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Ennead to transform its Newseum building for Johns Hopkins University

A rendering of the planned Johns Hopkins facility released by Ennead. (Courtesy Ennead, Johns Hopkins University)

Ennead Architects, the New York-based firm formerly known as Polshek Partnership, will team up with SmithGroup to redevelop the Newseum building in Washington, D.C. for Johns Hopkins University. The Baltimore-based university announced its plans to purchase the building from the nonprofit Freedom Forum earlier this year for $372.5 million. Johns Hopkins will consolidate its existing real estate holdings in the city at the new offshoot building on Pennsylvania Avenue, which will host various academic and administrative initiatives.

Ennead is an appropriate choice to head the project for obvious reasons. Led by architect James Polshek, the firm designed the current Newseum building before changing its name from Polshek Partnership in 2010. Opened in 2008, the building has several distinct features, including a 75-foot-tall marble slab engraved with an excerpt from the First Amendment. A so-called “window on the world” also occupies the structure’s Pennsylvania Avenue frontage, allowing for views between the street, the National Mall, and visitors inside the museum. Ennead has handled multiple high-profile museum projects around the world, such as the Rose Center for Earth and Space at New York’s American Museum of Natural History and the Clinton Presidential Center in Little Rock, Arkansas.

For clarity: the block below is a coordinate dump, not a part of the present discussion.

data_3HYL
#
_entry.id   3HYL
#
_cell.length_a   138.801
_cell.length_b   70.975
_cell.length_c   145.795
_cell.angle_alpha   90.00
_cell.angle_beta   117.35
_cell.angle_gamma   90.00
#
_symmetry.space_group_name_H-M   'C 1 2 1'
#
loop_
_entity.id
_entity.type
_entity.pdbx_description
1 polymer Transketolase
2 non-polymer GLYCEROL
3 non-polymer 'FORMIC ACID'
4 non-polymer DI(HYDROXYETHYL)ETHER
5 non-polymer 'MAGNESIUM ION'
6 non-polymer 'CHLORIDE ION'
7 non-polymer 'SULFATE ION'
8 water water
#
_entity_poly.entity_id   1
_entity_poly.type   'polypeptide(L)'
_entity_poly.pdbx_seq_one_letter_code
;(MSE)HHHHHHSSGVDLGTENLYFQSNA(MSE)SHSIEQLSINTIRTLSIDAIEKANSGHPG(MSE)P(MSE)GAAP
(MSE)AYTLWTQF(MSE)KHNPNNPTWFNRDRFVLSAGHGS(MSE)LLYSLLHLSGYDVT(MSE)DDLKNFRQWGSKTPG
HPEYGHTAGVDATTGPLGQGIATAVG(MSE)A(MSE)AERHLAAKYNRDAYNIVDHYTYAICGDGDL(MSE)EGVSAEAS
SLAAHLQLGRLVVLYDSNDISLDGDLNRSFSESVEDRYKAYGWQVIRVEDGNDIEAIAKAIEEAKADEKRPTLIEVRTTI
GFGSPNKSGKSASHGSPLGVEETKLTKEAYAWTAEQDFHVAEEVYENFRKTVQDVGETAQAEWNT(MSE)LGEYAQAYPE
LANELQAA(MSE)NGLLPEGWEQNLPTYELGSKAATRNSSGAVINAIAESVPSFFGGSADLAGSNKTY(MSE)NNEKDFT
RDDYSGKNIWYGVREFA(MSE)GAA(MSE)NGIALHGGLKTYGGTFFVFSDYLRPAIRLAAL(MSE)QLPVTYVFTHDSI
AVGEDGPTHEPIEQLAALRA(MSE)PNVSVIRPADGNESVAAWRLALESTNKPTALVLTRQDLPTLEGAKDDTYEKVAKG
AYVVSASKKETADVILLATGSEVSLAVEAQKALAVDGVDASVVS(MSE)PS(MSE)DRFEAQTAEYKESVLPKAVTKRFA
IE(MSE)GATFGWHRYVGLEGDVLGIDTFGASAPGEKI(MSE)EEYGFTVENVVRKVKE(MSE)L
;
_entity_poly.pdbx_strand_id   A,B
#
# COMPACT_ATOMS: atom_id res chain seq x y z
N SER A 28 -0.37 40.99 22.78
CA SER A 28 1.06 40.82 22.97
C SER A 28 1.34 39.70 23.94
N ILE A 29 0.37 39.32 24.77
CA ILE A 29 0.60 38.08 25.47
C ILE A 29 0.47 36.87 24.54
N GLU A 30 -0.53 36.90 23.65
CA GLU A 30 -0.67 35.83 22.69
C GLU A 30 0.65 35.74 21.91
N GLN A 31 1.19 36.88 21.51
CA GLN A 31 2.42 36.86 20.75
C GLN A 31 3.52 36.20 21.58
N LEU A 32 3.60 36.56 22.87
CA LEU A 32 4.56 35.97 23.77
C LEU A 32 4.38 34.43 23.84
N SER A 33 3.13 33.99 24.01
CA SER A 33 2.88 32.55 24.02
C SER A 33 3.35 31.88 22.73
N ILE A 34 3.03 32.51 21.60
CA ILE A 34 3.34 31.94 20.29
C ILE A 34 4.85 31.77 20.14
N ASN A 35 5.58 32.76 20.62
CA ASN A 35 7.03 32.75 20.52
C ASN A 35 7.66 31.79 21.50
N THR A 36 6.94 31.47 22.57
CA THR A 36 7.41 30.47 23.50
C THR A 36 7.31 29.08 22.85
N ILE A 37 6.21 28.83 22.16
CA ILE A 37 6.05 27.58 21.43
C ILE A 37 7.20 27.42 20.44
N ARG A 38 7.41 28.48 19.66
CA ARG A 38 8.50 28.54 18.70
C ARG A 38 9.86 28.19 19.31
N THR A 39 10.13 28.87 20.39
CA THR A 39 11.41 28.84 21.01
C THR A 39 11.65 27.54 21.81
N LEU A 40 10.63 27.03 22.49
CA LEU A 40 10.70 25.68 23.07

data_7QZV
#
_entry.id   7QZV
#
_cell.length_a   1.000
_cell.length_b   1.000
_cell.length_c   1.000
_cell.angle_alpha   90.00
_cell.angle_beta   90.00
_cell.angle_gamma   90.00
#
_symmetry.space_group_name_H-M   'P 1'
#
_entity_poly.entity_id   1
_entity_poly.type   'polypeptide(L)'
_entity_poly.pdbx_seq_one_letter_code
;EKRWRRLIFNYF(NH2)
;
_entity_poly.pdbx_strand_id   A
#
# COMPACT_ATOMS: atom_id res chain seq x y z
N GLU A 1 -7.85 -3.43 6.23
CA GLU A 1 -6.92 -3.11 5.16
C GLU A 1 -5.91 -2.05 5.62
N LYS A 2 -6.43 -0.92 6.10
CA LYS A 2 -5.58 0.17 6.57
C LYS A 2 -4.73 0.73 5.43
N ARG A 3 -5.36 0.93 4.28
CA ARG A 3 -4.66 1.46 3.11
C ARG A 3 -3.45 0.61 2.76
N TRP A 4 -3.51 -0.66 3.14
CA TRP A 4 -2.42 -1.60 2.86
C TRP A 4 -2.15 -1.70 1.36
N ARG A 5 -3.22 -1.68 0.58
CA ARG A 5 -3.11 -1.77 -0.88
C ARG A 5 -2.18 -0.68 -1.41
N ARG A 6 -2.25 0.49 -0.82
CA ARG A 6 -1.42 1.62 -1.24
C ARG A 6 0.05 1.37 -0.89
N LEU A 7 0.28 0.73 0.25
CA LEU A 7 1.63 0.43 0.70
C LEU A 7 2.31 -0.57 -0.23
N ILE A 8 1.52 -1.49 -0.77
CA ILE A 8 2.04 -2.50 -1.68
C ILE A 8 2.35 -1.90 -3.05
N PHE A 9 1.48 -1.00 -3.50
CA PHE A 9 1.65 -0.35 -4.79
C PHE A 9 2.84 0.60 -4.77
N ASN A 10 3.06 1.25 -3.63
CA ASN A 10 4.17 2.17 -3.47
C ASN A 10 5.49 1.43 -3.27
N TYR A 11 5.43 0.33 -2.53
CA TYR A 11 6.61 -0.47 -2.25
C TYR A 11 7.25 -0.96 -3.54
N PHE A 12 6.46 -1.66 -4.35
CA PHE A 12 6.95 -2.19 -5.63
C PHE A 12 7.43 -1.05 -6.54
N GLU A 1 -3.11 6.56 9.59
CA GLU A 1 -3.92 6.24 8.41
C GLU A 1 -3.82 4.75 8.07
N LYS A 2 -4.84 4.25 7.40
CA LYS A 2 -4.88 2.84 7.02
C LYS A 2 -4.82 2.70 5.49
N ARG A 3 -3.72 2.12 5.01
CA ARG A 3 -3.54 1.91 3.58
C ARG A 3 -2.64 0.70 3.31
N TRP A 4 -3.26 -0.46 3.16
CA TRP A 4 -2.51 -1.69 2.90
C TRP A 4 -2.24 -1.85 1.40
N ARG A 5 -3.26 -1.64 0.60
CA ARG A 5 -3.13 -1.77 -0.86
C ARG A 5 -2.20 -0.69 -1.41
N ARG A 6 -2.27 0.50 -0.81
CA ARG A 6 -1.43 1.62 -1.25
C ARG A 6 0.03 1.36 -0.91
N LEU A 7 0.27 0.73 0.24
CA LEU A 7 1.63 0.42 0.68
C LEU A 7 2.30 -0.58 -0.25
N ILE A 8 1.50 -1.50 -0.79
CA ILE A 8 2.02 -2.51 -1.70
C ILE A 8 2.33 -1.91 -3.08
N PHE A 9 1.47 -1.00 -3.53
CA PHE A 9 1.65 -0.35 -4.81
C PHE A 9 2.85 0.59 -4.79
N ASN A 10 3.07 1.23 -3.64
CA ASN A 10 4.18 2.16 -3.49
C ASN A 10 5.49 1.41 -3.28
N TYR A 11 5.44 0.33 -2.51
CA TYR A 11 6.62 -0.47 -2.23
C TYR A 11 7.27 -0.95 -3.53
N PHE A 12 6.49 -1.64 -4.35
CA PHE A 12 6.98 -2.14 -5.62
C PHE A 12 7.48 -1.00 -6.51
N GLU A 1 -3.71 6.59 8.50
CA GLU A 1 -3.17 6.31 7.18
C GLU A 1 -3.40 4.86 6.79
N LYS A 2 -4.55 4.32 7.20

The Newseum in its current state, designed by Polshek Partnership (now Ennead). (Courtesy Newseum)

Ennead submitted initial drawings for the major remodeling to the U.S. Commission on Fine Arts (CFA) on July 3. Before construction can begin, the commission must provide informal feedback and officially approve of the final design. The filing sent to the CFA indicates that certain aspects of the building’s facade will change. The marble tablet with the excerpt from the Constitution, as well as the newspaper headlines that line the avenue, will be removed. The entrance will be reimagined as more transparent and open. Due to boundary line regulations on Pennsylvania Avenue, though, much of the structure’s original massing will remain in place.

The interior will undergo a significant transformation as well. The university has announced plans to reconfigure floor slabs and circulation within the building—currently, much of the museum is positioned around a large, multistory central void. With more than 400,000 square feet of floor space available inside, the facility will house classrooms, offices, and event spaces that will be open to the public. No plans for alterations to the 135-unit Newseum Residences have been released.

As for the Newseum itself, administrators at Freedom Forum have not yet announced where the museum will move. After years of serious budget deficits, the institution will close temporarily at the end of 2019. Employees will work out of a provisional office in Washington until a new home is found. Hopkins has suggested that construction on its facility could begin as early as 2020, and as late as 2023, with no estimated completion date.

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